I’ve been pretty busy with all sorts of things-clients, house projects, family….and been amiss in connecting for a while.
Well, that’s my story anyhow.
Let’s talk about the stories we tell ourselves–and others!
The Power of A Story!
When you look at this picture, what comes to mind for you?
Are you thinking:
- she’s crazy-that’s dangerous?
- wow, wish I had the guts to do THAT?
- that looks like fun?
There are many other “stories” you could tell about this photo, and since you don’t have much information, just the photo, you really are making it up, aren’t you?
Well, we make up stories about our lives all the time!
Now you may argue that we have lots more information than a photograph about our own individual lives….and you’d be correct.
Nonetheless, it’s all a “story.” It’s what we tell ourselves and what we tell others.
Just like the stories that were read to us as children.
Remember being totally engaged in the characters, the plot, and listening in anticipation of what was coming next?
Still happens, even when watching a movie, tv program or reading a novel, right?
We get engaged and feel as if it’s real in the moment. In fact, our bodies are responding as if it’s “real.” Our subconscious minds are taking it in as if it’s all happening and sending out the appropriate biochemicals in response.
With a movie, tv or a novel, we can consciously remind ourselves it’s “just” a story, even if we felt sad and cried, or scared and had our heart beating wildly…..we remember it’s “just a movie, book….”
Your subconscious naturally listens to the “stories” you tell yourself about your life…and reacts accordingly.
If you keep telling the story of how awful and unsafe the world is, for example, you better believe your subconscious is engaged and is going to make sure you are in a hyper alert state of being vigilant and ready to fight, flee or freeze to protect you. It’ll do its job and send out all those stress hormones to support you in being prepared for the impending harm you’ve shown in the “movie story” of your mind.
Whatever story you tell yourself, as well as to others, about your health, your abundance (or lack of), your relationships, or anything in your life, it imprints upon our subconscious.
This imprinting allows this story to be “real.”
Now, this could be a good story that does your body mind and spirit good…or it could be a story that takes you down the road of despair, stress and feeling tense, worried and even depressed.
So, the moral of THIS story is….be mindful of the stories you tell yourself and your world.
Are they empowering or do they keep you stuck in the same rut of behaviors and feelings?
My story of being busy and having lots going on is definitely “true.”
And…it’s a story about not doing something that can take a lot of my time, energy and creativity.
It’s also a story about procrastinating. Yup-sometimes, we tell one story to not tell another more truthful one.
I really do like writing, but I’ve told myself during this time that it takes too long. I made up a whole lot of “stuff” about it. And, then it kept getting put off.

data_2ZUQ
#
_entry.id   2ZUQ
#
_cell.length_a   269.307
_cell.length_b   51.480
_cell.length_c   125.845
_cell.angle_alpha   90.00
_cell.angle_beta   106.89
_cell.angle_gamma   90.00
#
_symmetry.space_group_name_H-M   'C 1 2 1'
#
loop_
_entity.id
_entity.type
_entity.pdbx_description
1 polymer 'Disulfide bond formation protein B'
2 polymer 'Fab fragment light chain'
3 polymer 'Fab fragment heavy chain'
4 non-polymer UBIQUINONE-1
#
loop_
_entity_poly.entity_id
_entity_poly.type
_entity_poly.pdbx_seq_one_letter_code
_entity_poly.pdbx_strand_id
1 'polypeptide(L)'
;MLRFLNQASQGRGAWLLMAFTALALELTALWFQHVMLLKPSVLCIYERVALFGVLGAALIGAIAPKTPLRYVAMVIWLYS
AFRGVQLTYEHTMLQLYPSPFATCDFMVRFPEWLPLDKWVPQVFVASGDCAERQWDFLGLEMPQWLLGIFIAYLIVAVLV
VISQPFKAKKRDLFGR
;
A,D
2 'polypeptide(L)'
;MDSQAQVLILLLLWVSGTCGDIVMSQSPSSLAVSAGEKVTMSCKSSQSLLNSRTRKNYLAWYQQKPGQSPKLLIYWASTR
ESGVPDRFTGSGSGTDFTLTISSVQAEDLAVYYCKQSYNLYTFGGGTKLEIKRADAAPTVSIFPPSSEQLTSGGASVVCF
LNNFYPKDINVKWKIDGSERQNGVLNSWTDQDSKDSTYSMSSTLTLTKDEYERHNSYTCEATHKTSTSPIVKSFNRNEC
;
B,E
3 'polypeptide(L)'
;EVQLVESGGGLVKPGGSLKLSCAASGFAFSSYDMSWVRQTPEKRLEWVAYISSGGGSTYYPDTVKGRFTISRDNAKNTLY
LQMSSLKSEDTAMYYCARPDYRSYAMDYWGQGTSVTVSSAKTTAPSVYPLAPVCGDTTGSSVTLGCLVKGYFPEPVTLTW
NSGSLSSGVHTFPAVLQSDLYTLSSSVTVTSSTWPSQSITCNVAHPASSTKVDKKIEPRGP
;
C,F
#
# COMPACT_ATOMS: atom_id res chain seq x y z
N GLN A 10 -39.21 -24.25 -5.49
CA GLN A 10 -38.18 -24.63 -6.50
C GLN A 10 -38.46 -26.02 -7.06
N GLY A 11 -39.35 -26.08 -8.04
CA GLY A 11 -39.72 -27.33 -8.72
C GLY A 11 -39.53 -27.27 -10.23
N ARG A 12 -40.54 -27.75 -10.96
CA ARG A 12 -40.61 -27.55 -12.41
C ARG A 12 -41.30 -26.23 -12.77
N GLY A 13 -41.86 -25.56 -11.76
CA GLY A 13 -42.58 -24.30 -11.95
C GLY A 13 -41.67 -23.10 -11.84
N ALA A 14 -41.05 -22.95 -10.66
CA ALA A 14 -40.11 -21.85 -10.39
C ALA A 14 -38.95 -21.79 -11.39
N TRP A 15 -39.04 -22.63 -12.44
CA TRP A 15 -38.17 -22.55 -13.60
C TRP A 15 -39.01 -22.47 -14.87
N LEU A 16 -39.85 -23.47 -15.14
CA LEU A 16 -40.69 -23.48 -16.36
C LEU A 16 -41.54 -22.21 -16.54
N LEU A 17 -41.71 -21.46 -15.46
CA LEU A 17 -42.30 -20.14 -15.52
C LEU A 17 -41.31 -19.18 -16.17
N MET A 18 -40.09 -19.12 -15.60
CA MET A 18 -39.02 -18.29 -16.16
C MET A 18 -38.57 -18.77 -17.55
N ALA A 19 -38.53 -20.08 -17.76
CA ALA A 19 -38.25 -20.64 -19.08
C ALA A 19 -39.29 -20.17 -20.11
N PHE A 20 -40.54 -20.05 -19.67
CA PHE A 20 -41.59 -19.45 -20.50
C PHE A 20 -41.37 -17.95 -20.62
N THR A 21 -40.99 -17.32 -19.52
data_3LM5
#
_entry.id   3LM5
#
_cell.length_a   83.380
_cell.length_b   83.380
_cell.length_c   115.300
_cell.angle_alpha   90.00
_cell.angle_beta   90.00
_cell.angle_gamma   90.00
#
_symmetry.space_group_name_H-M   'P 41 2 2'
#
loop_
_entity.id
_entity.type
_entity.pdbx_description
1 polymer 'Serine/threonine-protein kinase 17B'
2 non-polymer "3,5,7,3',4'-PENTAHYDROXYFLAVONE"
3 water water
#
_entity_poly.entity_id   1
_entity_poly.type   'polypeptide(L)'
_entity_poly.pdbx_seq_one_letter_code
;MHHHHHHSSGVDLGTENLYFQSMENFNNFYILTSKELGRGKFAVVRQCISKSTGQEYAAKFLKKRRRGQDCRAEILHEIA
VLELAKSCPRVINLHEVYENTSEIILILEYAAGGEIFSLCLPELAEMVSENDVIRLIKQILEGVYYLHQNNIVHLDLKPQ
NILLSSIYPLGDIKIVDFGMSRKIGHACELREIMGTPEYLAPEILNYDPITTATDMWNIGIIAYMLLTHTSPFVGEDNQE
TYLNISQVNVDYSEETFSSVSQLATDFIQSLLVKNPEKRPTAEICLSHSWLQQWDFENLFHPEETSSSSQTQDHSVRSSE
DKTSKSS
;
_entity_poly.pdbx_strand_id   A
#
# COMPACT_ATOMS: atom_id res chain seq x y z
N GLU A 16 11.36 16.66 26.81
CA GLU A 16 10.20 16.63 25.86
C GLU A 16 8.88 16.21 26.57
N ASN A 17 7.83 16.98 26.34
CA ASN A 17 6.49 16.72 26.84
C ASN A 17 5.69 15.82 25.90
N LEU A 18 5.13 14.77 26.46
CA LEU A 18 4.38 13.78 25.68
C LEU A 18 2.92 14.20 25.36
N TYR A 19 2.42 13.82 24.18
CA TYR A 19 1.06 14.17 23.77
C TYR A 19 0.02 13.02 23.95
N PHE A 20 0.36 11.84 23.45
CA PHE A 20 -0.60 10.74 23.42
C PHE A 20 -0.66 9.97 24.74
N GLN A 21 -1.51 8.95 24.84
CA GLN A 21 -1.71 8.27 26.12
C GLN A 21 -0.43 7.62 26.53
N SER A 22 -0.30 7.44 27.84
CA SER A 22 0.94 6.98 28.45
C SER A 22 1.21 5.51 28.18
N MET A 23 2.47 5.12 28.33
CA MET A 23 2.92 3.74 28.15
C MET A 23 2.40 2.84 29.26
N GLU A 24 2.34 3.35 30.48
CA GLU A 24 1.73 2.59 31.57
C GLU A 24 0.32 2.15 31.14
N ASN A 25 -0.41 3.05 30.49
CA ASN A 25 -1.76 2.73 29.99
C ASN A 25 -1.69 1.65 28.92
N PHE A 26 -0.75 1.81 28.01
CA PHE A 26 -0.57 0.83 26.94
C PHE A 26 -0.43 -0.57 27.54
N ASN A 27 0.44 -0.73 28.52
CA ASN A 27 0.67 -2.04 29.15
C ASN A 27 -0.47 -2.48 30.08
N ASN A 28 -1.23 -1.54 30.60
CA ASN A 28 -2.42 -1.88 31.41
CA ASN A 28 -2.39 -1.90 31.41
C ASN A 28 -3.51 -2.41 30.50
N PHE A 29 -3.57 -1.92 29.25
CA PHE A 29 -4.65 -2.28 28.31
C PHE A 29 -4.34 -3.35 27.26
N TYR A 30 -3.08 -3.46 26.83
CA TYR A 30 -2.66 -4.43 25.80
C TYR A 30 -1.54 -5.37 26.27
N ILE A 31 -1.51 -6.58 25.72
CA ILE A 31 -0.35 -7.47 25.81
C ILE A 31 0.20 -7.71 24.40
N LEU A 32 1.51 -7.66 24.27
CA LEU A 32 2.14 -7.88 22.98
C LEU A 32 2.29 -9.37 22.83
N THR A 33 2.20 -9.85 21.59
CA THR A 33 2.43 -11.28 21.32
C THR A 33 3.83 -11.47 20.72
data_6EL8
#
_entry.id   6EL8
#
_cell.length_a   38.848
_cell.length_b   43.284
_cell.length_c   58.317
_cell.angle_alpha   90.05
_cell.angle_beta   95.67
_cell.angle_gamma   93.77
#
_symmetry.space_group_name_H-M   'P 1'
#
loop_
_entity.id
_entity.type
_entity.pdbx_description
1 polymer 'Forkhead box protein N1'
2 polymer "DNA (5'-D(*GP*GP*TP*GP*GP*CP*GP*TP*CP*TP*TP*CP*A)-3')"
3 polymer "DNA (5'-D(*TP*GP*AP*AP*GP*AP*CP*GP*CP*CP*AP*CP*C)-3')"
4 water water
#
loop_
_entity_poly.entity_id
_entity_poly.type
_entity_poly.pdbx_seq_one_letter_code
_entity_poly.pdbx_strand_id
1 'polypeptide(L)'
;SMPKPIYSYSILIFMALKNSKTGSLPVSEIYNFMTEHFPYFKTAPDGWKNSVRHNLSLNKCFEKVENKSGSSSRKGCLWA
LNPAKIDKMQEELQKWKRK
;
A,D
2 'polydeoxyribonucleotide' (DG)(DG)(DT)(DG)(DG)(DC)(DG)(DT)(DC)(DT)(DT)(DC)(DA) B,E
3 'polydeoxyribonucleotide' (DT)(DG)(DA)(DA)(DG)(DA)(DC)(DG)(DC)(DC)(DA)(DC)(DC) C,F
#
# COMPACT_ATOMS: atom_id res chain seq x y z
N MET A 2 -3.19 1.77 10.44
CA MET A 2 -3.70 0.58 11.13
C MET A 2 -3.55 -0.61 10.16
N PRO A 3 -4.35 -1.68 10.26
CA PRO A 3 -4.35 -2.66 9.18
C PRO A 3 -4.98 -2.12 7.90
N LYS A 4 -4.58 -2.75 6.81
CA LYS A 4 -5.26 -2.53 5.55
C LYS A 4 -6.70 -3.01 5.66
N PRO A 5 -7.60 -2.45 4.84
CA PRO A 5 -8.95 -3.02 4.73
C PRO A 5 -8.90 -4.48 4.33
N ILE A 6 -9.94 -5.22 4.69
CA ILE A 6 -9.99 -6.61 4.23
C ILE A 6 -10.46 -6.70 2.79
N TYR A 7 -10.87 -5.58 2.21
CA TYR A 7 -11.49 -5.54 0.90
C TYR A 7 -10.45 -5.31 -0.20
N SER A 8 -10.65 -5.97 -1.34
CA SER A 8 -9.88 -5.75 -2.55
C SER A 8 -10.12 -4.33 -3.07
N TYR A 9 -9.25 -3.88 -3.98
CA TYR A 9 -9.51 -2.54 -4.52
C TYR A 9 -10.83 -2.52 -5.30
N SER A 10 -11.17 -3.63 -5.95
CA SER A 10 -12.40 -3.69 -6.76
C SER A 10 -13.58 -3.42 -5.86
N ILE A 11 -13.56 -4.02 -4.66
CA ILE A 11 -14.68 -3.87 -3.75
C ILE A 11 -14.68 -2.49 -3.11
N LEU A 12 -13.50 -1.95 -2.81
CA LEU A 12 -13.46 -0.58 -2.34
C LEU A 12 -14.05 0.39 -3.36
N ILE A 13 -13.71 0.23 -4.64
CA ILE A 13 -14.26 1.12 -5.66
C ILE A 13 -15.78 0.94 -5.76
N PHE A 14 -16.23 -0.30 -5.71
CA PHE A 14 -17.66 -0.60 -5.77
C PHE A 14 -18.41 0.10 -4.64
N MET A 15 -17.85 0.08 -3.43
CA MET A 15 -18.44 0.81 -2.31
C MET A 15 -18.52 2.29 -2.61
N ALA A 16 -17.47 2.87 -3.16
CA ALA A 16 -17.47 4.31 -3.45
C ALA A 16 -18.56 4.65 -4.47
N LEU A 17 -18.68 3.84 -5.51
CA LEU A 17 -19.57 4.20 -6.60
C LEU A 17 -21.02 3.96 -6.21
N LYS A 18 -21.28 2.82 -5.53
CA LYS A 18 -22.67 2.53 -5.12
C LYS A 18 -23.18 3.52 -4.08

So, I’ve told myself a true story now–and you as well. And, I don’t like to admit to something that seems like it’s not a “good” behavior.
And, procrastination happens. To all of us-even to someone who writes articles about it and helps others stop procrastinating.
It happens because it’s the protective subconscious wanting us not to feel the “pain” of doing something we think is “hard” or “time consuming” or whatever other “story” we’ve told ourselves about it.
So, not only is it beneficial to be mindful of the stories you tell due to their impact on your subconscious, it also opens the door to the story of the stories!
I know-that’s a mind-full, eh?
Here’s a way to quickly check in and discover how your “stories” are impacting you:
- Get quiet
- Take a few deep breaths.
- Ask yourself: “how does telling this (story) have me feel?”
- Pay attention to your body
- Is it tense anywhere?
- Does it feel calm, serene, at peace?
- Be an observer-not a judge-just listen and observe.
- Then ask yourself:
- What can I learn from this story?
- What can I do to tell a different story (if you want a more empowering one)
By doing this short and easy process, you’ll be surprised how much more aware you become of the stories you tell yourself….and how some of them, certainly not all of them, may need some re-writing!
And, when you re-write-be sure to tell yourself a good and empowering story!
Oh, and my story about my how much time it takes to write and keep in touch-I’ve re-written it. It’s now a story about how easily I can write in short chunks of time and be done in no time at all!
Now I’m itching to write again!
Enjoy being an observer of your stories and perhaps you’ll share how this story impacted you!
Sharing below is welcomed!
P.S. Photo up above is me climbing a few years ago. Prior to that, I had a “story” of “it’s too hard…and more.
Ask me sometime about my story on backpacking!